Review: Gerbing G-12 heated gloves

About a year and a half ago I wrote a review of my Gerbing heated jacket. In a nutshell: I’m a big fan. I wear it during almost every ride (except on summer days of course), which proves that for a frequent rider like myself a heated jacket is more of a must-have than a luxury accessory.

At the start of the previous winter I switched my heated Mobile Warming gloves for the Gerbing G-12 heated gloves. They differ in power supply. The Mobile Warming gloves have rechargeable batteries while the Gerbing pair has to be connected to the bike’s battery via a cable.

The reason for the switch is that the heated jacket warmed my body decently but the gloves didn’t always warm my hands enough. For various reasons:

  • The batteries of the Mobile Warming gloves won’t last for hours. So I always played safe and set the temperature just high enough to get home before the batteries ran out. Which means: no comfortable warmth during freezing winter rides but just enough not to let my fingers transform into popsicles.
  • At temperatures around 0°C riding became painful, even with heated grips. Still it hurt less than ordinary winter gloves but a pleasure it surely was not.
  • If I forgot to recharge the batteries at night, the next day’s ride would be a torment.

With the Gerbing heated gloves all that is a thing of the past. Just connect them to the bike’s battery and set them as warm as you want. After a long summer this is my second winter with the gloves. Time for a review.

When I did my glove shopping the Gerbing range wasn’t as extensive as it is now. I was looking for a pair with a short shaft because I belong to the group of motorcyclists who put the shaft under the sleeve when it rains. The G-12 was the only option at that moment. Currently there’s also the XRS-12 which offers better protection.

Connecting

The Gerbing G-12 gloves have to be connected to the battery of your motorcycle. How you do that I already described.

If you already have a Gerbing jacket, you connect the jacket to the bike’s battery cable and you plug in the gloves to the jacket. The jacket has zippers on the sleeves which hide the connection plugs for the gloves.

Putting on

Putting on and plugging in a heated jacket and gloves is more time-consuming then a regular jacket or gloves. Not that I mind because the level of comfort goes up quite a bit.

It took me some time to find out the easiest way to put on the Gerbing gloves. If you put on the heated jacket and the outer jacket before you put on the gloves, it’s hard to grab the connection plugs in the sleeves.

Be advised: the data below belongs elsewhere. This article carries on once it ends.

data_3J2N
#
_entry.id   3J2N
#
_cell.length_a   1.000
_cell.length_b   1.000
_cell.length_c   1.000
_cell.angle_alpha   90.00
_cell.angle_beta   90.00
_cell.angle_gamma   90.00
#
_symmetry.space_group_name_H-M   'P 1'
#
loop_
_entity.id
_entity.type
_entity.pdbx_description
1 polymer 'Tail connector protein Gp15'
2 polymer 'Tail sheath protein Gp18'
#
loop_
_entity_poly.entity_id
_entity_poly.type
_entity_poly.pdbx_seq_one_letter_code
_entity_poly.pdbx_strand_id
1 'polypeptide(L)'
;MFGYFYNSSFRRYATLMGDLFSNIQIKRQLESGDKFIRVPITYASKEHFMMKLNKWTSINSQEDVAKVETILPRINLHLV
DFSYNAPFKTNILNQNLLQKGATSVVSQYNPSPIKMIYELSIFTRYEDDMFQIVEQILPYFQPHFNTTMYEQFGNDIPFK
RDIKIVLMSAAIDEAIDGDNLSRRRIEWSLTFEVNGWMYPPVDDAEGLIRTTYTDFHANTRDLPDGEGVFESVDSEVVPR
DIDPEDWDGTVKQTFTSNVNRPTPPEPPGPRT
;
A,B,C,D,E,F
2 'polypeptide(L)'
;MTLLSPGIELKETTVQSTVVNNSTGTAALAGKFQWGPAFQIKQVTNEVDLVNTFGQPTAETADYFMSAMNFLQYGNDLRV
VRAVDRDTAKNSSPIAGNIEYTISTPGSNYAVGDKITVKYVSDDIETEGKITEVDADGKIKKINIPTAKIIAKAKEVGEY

For me, this is the best way:

1. Put on the Gerbing jacket
2. Hold the right connection plug of the jacket with your right hand.
3. Put on the right sleeve of your outer jacket while holding the plug firmly.
4. Grab the cable of the right glove with your right hand.
5. Connect this cable with the connection plug in your right hand.
6. Hold the left connection plug of the jacket with your left hand.
7. Put on the left sleeve of your outer jacket while holding the plug firmly.
8. Grab the cable of the left glove with your right hand.
9. Connect this cable with the connection plug in your left hand.
10. Zip up, put on gloves, go ride

Adjusting the warmth

With the dual controller you can control the temperature of the jacket and gloves separately. The controller goes from 0 to 10 so it’s easy to set the warmth to your liking.

The controller can be combined with a wireless remote control that you can fix on your handlebars. Look what a nice job I did:

You control the temperature with the two buttons. However, you can’t read the heat level on the remote (maybe a good idea for the next generation?) so you have to rely on your feeling or quickly look at the dual controller (but be cautious when riding).

Hot, hotter, hottest

Both jacket and gloves warm up very quickly and can get very hot. Just like the jacket, the gloves warm up over the entire surface, up to your fingertips. They are comfortable and flexible enough despite their thickness. A Hipora layer makes them waterproof.

I picked this model because of the short shaft, but it turned out very difficult to put the shaft under the sleeves of my outer jacket. The shaft’s simply too thick. So I wear the shaft over the sleeve, even when it rains. Luckily you can tightly close the opening of the gloves with an adjustable elastic strap. This way even in heavy showers no water penetrated.

Conclusion

I already was a big fan of the Gerbing heated jacket and their gloves didn’t prove me wrong either. It takes a bit of effort to install everything and it’s not cheap (€ 159 for the G-12 gloves, € 79 for the dual controller and € 49 for the remote). But it’s just wonderful to ride through the winter weather feeling comfortably warm. The only problem: hands and body can now endure freezing cold, but my feet turn into big icecubes during long rides. Next step: heated socks?

By the way, if you don’t need the heated jacket and only buy the gloves, you don’t necessarily need to buy the dual controller and remote. With gloves you get a junior controller to regulate the warmth, so you’re set for € 159.

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